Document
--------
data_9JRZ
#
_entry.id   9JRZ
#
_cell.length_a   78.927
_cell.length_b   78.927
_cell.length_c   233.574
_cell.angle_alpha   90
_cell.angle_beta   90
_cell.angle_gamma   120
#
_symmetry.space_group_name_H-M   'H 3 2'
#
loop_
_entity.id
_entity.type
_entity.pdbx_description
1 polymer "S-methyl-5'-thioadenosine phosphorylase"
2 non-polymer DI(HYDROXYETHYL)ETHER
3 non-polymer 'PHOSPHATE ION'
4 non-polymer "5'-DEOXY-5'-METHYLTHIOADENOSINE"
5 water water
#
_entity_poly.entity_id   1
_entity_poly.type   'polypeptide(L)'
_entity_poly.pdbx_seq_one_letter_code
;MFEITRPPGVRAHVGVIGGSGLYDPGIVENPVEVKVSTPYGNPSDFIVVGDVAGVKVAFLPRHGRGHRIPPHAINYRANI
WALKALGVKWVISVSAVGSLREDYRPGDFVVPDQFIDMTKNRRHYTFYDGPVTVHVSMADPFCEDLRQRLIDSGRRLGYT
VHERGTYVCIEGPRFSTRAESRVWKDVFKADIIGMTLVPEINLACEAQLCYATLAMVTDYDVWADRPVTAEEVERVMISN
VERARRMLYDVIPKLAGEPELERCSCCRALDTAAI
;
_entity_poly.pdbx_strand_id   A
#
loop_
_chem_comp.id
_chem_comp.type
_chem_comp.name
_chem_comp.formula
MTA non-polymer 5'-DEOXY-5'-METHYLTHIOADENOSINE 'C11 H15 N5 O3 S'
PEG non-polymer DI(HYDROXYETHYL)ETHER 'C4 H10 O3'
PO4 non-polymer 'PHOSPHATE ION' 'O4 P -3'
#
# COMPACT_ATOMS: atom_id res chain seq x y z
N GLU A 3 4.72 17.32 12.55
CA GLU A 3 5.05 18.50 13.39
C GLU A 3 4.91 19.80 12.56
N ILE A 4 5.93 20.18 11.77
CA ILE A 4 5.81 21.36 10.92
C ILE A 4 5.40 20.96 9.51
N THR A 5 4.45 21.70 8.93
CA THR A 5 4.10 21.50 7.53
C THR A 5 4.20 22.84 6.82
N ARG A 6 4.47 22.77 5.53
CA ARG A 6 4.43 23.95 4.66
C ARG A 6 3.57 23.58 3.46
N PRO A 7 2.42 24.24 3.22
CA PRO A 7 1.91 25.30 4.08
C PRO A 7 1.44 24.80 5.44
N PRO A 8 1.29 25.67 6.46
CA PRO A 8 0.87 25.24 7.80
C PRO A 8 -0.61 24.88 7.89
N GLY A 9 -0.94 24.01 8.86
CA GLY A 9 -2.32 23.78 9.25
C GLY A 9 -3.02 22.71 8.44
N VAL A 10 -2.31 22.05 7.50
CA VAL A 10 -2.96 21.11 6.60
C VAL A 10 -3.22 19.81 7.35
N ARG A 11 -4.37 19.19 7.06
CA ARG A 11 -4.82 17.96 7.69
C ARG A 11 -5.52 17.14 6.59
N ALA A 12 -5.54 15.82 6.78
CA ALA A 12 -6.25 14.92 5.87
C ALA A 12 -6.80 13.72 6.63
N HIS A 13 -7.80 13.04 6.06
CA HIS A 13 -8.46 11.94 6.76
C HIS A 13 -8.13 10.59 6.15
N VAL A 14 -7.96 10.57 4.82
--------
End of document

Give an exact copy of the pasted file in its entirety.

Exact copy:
data_9JRZ
#
_entry.id   9JRZ
#
_cell.length_a   78.927
_cell.length_b   78.927
_cell.length_c   233.574
_cell.angle_alpha   90
_cell.angle_beta   90
_cell.angle_gamma   120
#
_symmetry.space_group_name_H-M   'H 3 2'
#
loop_
_entity.id
_entity.type
_entity.pdbx_description
1 polymer "S-methyl-5'-thioadenosine phosphorylase"
2 non-polymer DI(HYDROXYETHYL)ETHER
3 non-polymer 'PHOSPHATE ION'
4 non-polymer "5'-DEOXY-5'-METHYLTHIOADENOSINE"
5 water water
#
_entity_poly.entity_id   1
_entity_poly.type   'polypeptide(L)'
_entity_poly.pdbx_seq_one_letter_code
;MFEITRPPGVRAHVGVIGGSGLYDPGIVENPVEVKVSTPYGNPSDFIVVGDVAGVKVAFLPRHGRGHRIPPHAINYRANI
WALKALGVKWVISVSAVGSLREDYRPGDFVVPDQFIDMTKNRRHYTFYDGPVTVHVSMADPFCEDLRQRLIDSGRRLGYT
VHERGTYVCIEGPRFSTRAESRVWKDVFKADIIGMTLVPEINLACEAQLCYATLAMVTDYDVWADRPVTAEEVERVMISN
VERARRMLYDVIPKLAGEPELERCSCCRALDTAAI
;
_entity_poly.pdbx_strand_id   A
#
loop_
_chem_comp.id
_chem_comp.type
_chem_comp.name
_chem_comp.formula
MTA non-polymer 5'-DEOXY-5'-METHYLTHIOADENOSINE 'C11 H15 N5 O3 S'
PEG non-polymer DI(HYDROXYETHYL)ETHER 'C4 H10 O3'
PO4 non-polymer 'PHOSPHATE ION' 'O4 P -3'
#
# COMPACT_ATOMS: atom_id res chain seq x y z
N GLU A 3 4.72 17.32 12.55
CA GLU A 3 5.05 18.50 13.39
C GLU A 3 4.91 19.80 12.56
N ILE A 4 5.93 20.18 11.77
CA ILE A 4 5.81 21.36 10.92
C ILE A 4 5.40 20.96 9.51
N THR A 5 4.45 21.70 8.93
CA THR A 5 4.10 21.50 7.53
C THR A 5 4.20 22.84 6.82
N ARG A 6 4.47 22.77 5.53
CA ARG A 6 4.43 23.95 4.66
C ARG A 6 3.57 23.58 3.46
N PRO A 7 2.42 24.24 3.22
CA PRO A 7 1.91 25.30 4.08
C PRO A 7 1.44 24.80 5.44
N PRO A 8 1.29 25.67 6.46
CA PRO A 8 0.87 25.24 7.80
C PRO A 8 -0.61 24.88 7.89
N GLY A 9 -0.94 24.01 8.86
CA GLY A 9 -2.32 23.78 9.25
C GLY A 9 -3.02 22.71 8.44
N VAL A 10 -2.31 22.05 7.50
CA VAL A 10 -2.96 21.11 6.60
C VAL A 10 -3.22 19.81 7.35
N ARG A 11 -4.37 19.19 7.06
CA ARG A 11 -4.82 17.96 7.69
C ARG A 11 -5.52 17.14 6.59
N ALA A 12 -5.54 15.82 6.78
CA ALA A 12 -6.25 14.92 5.87
C ALA A 12 -6.80 13.72 6.63
N HIS A 13 -7.80 13.04 6.06
CA HIS A 13 -8.46 11.94 6.76
C HIS A 13 -8.13 10.59 6.15
N VAL A 14 -7.96 10.57 4.82